Although hurricane seasons vary in intensity and frequency each year, the 2020 Atlantic season has shaped up to be unusually active. Prior to the start of hurricane season, which runs from June 1st through November 30th, the National Oceanic and Atmospheric Association (NOAA) predicted approximately 19-25 named storms. This estimate is well above the average season of 12. Throughout the agency’s history, it has never before forecasted an Atlantic hurricane season with up to 25 named storms.

Each year, the World Meteorological Organization (WMO) maintains a list of only 21 names to be used for each tropical cyclone basin in the world. Tropical cyclones vary by strength and are only named once they reach a particular strength threshold, often sustained winds of approximately 39 miles per hour. Storms have been named in the Atlantic Ocean since 1954 as a means of making communications more effective to the public and to cause less confusion among meteorologists who monitor them. Giving a tropical storm or hurricane a name further adds a sense of urgency for Americans to be on alert.

Yet, what happens when the list of 21 names is exhausted? The National Hurricane Center then turns to the Greek alphabet to name storms. It had been drawn on only once before in 2005, the very same year that Hurricane Katrina made landfall in New Orleans. Tropical Storm Wilfred already formed a few weeks ago, solidifying the 2020 season as having the most named storms in the shortest amount of time. The 2020 season has already reached the second letter of the Greek alphabet as Tropical Storm Beta recently made landfall near Houston causing massive flooding in surrounding areas.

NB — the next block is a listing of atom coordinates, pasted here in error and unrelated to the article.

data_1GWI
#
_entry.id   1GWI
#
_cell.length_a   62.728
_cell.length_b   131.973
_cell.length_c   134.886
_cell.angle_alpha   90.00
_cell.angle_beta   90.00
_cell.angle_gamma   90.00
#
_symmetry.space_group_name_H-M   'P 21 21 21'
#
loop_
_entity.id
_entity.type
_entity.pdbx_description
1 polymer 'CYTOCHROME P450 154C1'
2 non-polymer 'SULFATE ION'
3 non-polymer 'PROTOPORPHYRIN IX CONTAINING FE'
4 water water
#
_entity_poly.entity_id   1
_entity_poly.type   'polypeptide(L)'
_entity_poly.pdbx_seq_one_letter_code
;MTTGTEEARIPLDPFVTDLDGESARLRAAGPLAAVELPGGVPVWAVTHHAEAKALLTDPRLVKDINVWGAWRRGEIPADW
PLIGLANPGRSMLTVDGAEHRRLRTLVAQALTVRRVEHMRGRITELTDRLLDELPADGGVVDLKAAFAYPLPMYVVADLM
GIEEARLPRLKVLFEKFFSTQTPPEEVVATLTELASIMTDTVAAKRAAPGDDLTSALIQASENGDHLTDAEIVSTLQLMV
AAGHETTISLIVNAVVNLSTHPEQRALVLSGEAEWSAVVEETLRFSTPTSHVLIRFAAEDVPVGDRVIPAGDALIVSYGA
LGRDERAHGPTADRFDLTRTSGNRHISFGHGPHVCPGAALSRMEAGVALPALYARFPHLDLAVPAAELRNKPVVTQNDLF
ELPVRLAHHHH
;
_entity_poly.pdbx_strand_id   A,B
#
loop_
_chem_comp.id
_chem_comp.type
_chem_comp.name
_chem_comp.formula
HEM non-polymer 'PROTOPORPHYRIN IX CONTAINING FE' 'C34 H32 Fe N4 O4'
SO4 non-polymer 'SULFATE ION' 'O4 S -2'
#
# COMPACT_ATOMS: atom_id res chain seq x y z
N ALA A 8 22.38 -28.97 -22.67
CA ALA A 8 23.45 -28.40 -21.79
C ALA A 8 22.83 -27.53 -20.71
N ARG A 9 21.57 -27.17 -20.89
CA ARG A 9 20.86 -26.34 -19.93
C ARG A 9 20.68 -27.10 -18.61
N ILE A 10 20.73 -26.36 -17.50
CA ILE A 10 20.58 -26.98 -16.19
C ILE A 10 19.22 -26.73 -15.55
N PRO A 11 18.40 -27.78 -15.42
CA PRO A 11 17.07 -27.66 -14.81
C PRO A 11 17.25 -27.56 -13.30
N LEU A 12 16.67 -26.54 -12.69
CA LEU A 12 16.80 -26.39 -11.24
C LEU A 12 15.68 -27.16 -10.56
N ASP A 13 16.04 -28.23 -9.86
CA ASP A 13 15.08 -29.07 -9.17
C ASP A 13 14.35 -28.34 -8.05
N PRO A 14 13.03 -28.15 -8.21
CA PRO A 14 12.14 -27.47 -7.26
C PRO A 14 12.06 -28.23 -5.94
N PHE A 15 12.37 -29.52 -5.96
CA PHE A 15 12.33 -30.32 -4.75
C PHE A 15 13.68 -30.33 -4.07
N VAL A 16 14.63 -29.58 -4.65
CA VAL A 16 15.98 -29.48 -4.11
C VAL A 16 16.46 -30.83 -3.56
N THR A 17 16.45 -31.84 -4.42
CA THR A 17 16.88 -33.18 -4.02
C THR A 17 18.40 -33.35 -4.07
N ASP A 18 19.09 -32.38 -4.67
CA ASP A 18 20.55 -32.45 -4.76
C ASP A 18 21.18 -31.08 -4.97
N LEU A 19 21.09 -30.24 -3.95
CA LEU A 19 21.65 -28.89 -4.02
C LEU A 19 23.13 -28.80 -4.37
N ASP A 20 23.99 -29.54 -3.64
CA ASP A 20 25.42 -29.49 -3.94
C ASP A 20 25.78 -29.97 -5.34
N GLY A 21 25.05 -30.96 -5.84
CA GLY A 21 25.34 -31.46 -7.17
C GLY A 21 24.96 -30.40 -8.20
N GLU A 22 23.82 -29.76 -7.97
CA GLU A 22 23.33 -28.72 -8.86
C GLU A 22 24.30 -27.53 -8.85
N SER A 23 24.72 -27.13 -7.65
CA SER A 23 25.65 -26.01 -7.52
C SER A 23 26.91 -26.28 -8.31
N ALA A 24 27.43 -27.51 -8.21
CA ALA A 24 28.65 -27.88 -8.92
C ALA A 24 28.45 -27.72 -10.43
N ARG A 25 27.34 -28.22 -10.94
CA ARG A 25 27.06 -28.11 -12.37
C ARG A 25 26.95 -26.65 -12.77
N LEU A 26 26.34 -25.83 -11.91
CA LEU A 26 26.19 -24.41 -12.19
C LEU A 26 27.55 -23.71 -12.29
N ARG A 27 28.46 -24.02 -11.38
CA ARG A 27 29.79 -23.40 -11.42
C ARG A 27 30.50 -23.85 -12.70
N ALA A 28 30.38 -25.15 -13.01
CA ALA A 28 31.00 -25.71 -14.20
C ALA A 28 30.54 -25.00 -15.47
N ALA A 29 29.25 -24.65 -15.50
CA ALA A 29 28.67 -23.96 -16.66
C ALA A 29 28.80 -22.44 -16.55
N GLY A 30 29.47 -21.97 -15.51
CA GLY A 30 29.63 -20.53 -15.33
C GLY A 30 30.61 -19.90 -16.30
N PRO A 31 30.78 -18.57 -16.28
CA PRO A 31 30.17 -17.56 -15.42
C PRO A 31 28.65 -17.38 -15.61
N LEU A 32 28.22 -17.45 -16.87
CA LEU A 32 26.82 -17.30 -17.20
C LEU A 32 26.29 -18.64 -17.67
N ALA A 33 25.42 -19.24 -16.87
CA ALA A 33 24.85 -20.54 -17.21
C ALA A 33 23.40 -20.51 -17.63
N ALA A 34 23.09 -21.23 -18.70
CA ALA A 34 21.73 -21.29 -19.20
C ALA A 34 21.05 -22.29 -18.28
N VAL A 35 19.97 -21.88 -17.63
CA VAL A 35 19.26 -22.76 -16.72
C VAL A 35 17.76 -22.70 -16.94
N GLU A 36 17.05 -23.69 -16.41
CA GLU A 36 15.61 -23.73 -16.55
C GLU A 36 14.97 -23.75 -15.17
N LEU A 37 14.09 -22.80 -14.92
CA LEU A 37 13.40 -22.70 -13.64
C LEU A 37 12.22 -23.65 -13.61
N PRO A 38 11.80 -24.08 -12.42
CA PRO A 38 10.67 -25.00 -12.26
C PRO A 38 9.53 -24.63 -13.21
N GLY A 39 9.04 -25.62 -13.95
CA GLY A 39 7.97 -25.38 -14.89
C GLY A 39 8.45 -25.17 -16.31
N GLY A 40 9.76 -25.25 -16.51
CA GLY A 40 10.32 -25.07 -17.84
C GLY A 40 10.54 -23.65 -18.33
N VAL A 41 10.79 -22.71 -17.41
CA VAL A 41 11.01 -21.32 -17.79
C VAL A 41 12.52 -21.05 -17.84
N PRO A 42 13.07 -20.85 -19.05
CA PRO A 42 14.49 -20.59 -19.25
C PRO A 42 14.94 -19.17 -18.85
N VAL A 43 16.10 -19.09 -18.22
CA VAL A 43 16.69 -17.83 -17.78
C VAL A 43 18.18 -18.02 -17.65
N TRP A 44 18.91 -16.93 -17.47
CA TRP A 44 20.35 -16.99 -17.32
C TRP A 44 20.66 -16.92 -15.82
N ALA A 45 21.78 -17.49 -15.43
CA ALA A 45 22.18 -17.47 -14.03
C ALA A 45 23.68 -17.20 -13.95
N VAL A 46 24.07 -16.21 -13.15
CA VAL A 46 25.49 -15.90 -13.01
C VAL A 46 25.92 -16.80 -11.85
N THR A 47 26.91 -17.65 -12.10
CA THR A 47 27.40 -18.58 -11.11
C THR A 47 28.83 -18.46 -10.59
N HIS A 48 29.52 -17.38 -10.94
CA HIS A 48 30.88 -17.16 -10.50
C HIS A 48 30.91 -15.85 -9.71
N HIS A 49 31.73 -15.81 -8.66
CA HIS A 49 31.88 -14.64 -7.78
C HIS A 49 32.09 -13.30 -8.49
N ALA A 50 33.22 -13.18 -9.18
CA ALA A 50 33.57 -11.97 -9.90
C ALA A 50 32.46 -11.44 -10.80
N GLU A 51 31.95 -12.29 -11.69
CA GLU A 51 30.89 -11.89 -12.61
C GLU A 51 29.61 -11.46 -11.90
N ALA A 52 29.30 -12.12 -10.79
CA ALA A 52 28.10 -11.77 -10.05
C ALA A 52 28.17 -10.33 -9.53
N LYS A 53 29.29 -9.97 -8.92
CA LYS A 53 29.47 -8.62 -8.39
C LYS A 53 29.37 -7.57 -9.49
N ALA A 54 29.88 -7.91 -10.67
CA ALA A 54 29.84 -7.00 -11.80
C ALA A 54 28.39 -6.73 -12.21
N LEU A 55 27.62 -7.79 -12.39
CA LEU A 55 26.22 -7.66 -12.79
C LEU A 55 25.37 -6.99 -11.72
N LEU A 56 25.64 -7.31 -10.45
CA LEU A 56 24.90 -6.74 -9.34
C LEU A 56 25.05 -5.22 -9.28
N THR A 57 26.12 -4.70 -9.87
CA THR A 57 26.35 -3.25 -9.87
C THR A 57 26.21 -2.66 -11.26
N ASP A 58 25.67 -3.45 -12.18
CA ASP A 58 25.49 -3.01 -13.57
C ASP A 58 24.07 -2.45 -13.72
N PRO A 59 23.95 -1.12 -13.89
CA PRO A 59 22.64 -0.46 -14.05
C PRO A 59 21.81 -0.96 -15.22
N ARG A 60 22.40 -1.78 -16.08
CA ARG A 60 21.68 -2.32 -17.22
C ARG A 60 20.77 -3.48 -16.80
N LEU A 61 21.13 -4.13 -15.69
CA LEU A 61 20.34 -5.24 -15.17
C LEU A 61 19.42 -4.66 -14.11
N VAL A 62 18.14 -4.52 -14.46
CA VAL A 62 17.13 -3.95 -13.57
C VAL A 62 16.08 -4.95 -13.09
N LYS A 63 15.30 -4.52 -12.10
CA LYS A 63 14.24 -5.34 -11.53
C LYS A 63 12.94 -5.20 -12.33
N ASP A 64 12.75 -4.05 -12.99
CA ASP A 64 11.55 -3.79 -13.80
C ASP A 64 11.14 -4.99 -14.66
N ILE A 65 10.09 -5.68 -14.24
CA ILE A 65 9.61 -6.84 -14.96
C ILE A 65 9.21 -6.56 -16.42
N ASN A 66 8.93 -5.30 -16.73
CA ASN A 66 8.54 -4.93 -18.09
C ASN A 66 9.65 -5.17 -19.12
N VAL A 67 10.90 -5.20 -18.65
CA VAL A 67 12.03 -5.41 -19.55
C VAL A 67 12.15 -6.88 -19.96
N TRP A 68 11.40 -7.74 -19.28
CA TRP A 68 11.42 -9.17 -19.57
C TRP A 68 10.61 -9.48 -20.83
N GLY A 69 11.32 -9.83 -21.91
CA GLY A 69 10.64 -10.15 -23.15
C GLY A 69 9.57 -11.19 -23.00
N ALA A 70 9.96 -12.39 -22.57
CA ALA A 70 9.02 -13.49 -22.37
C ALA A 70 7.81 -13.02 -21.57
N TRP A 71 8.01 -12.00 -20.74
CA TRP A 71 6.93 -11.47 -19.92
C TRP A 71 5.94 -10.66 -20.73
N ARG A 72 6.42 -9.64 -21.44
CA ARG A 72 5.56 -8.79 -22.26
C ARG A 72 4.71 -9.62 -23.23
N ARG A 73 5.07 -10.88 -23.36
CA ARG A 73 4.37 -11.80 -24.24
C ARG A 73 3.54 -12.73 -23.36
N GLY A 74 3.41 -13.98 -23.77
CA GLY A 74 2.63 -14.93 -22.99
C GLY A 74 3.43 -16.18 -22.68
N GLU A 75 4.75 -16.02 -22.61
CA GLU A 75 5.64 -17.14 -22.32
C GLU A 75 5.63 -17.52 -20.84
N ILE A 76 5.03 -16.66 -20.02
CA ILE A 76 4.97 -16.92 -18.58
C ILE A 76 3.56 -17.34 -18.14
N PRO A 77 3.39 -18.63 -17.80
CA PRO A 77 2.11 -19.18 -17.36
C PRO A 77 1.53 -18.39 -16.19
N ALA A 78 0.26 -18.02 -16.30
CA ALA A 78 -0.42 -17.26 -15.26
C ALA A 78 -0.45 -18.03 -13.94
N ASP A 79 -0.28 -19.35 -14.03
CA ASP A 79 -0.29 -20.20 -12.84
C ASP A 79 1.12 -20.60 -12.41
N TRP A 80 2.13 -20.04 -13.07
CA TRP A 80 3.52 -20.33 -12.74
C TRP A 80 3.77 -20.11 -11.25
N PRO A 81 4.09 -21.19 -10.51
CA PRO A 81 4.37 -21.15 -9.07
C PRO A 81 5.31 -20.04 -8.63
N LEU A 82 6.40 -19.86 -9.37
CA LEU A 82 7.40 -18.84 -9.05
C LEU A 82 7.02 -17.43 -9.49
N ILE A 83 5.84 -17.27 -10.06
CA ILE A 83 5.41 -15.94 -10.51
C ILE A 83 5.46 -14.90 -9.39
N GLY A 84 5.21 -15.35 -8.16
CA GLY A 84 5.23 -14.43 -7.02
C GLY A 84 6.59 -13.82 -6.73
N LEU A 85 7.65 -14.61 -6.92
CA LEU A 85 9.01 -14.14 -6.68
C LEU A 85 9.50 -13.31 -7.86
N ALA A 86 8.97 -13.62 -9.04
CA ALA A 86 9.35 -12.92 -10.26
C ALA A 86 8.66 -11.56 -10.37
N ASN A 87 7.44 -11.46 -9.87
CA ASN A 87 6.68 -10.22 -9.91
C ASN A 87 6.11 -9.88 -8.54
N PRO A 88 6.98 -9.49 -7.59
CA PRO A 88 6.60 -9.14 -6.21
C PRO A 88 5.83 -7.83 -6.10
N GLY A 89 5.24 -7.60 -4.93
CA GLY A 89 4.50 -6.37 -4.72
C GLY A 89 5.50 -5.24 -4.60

I worry that as climate change progresses, we will continue to see the intensification and increased frequency of tropical cyclones. This intensification will only equate to more disaster. As forest fires blaze in the Western United States and the effects of COVID-19 continue to strain the public health system, we realize that disaster can take many forms. It affects everyone. Our differences, however, makes the effects of our disasters quite unequal.

The everyday vulnerability of LGBTQ+ persons will continue to place them at a higher risk when confronted with climate catastrophes. LGBTQ+ persons may already feel unsafe utilizing accommodations such as restrooms in public spaces, for fear that their sexual and/or gender identity may incite violence. Being crammed into makeshift shelters with thousands of other people because of hurricanes will elevate these fears further. I agonize that we will continue to repeat situations similar to Sharli’e’s over and over as more people are displaced. How can we protect LGBTQ+ persons in the face of disaster when our society at-large does not protect them?

Our current calamities underscore the insecurity and vulnerability associated with our natural disaster response. We must continue to have difficult conversations at the intersection of climate change, gender, and sexuality. Educating ourselves on the compounding issues that LGBTQ+ Americans face will better influence our policies and systems of government. For those living in hurricane-prone areas, we must band together and demand equitable climate justice.


Brandon Rothrock – Rachel Carson Council Fellow

Brandon Rothrock is working on a Master of Arts in Geography and a Graduate Certificate in Women’s and Gender Studies at the University of West Virginia. His RCC project is on climate justice and the LGBTQ+ community. [email protected]